June 23, 2011

Colorado Supreme Court 6-6-11 criminal law decision People v. Smith

People v. Smith             Vehicular Assault - Involuntary Blood Draws
Facts: Seems Mr. Smith had a few too many libations, the police and prosecution claim he then drove, crashed, and hurt two passengers in the car, one seriously. The police ordered the nurse to draw blood from Mr. Smith but never asked Mr. Smith if he consented. Because the officer did not comply with Colorado's statute by first seeking Mr. Smith's consent to the blood draws, the trial court suppressed the blood draw results.
Issue: Whether Colorado’s statutory scheme requires the police to seek consent prior to ordering involuntary blood draws? 
Held: No.
Reasoning: The U.S. Supreme Court in Schmerber v. California, 384 U.S. 757, 772, 86 S.Ct. 1826, 16 L.Ed.2d 908 (1966), held that police can involuntarily draw blood if the police have probable cause to believe the suspect drove under the influence. Colorado codified this language and limited involuntary tests to certain crimes: “No law enforcement officer shall physically restrain any person for the purpose of obtaining a specimen of such person's blood, breath, saliva, or urine for testing except when the officer has probable cause to believe that the person has committed criminally negligent homicide pursuant to section 18-3-105, C.R.S., vehicular homicide pursuant to  section 18-3-106(1)(b), C.R.S., assault in the third degree pursuant to section 18-3-204, C.R.S., or vehicular assault pursuant to section 18-3-205(1)(b), C.R.S., and the person is refusing to take or to complete, or to cooperate in the completing of, any test or tests, then, in such event, the law enforcement officer may require a blood test.” C.R.S. § 42-4-1301.1.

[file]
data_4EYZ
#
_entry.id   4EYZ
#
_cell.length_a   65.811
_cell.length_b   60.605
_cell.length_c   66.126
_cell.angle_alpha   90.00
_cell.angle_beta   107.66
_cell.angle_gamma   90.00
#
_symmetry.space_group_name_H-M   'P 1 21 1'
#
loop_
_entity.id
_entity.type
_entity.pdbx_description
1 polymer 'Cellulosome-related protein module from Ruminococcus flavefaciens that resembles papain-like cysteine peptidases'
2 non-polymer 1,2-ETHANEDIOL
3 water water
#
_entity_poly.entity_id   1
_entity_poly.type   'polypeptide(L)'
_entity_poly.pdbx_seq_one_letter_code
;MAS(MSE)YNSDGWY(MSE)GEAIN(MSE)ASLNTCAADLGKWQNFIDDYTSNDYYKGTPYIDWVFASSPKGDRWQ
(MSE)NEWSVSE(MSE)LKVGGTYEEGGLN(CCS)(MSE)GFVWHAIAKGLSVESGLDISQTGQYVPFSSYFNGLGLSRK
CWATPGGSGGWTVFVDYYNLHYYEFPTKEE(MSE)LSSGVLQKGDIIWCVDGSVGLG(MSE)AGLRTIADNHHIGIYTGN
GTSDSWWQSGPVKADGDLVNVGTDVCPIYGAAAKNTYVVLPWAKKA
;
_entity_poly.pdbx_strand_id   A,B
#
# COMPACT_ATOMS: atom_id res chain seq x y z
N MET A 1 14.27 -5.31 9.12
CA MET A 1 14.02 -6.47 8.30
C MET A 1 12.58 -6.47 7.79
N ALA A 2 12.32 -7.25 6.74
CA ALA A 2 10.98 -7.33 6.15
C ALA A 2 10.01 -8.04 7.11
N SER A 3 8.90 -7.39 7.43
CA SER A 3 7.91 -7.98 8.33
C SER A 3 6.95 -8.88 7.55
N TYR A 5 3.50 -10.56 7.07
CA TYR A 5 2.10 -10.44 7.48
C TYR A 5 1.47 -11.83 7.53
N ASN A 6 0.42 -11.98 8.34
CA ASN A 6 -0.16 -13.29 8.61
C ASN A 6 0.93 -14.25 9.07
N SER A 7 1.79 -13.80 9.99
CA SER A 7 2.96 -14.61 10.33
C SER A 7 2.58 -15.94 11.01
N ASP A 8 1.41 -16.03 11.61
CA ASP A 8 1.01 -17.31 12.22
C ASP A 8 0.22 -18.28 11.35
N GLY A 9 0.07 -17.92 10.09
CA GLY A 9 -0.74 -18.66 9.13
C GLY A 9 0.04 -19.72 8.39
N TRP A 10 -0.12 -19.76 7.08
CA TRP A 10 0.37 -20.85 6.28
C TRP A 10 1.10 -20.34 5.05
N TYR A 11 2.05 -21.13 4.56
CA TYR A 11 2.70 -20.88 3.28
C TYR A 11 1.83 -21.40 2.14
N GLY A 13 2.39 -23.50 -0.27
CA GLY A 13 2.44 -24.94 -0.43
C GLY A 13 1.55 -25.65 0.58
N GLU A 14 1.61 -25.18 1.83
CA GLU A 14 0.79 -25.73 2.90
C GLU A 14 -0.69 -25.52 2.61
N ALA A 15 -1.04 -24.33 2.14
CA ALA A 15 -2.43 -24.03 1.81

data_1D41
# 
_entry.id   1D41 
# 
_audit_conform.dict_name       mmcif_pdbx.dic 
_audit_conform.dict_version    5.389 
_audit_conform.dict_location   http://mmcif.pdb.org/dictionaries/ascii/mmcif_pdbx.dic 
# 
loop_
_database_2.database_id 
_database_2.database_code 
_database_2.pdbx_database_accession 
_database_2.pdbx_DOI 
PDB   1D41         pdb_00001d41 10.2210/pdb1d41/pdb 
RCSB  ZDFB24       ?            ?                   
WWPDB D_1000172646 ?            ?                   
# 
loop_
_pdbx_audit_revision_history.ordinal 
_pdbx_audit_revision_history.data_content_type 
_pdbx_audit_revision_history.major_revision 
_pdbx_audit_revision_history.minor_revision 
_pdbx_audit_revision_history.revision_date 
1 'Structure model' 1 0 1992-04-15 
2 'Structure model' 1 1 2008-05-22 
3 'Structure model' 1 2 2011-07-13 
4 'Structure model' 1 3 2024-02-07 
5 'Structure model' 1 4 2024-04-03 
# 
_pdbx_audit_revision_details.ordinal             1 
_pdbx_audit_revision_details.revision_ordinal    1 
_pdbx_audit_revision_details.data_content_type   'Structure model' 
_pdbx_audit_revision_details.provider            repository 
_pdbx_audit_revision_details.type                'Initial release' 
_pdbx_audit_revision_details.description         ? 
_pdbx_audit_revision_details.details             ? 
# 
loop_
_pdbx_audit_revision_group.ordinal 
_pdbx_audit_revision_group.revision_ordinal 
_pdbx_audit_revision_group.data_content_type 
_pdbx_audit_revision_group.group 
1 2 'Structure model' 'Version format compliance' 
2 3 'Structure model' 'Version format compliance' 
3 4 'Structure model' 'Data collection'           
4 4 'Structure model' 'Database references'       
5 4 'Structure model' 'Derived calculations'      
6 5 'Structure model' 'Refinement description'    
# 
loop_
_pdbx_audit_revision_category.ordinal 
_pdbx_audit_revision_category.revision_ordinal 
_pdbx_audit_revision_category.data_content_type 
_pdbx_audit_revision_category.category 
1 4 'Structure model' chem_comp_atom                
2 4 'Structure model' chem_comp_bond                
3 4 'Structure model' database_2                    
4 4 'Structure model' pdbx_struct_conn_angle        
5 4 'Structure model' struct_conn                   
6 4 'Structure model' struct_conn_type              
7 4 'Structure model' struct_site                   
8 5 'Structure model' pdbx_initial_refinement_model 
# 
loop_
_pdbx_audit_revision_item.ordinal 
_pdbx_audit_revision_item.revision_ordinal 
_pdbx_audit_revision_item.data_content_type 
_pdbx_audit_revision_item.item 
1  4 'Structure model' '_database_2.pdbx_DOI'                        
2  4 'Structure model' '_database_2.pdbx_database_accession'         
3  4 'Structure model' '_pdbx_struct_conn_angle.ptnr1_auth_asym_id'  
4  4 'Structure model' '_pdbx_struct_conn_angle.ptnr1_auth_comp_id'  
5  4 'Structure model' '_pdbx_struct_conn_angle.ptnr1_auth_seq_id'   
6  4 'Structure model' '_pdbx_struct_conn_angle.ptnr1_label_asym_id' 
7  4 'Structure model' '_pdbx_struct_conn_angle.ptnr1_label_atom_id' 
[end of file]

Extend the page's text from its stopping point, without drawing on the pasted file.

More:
Here, Mr. Smith never consented, but the Court highlighted in its recitation of the facts that he never complained, resisted, or attempted to prevent the tests. Justice Martinez in dissent pointed out that the officer, under the clear terms of the statute, must first get a refusal prior to initiating an involuntary blood draw. Unfortunately, only Justice Marquez concurred with his dissent.

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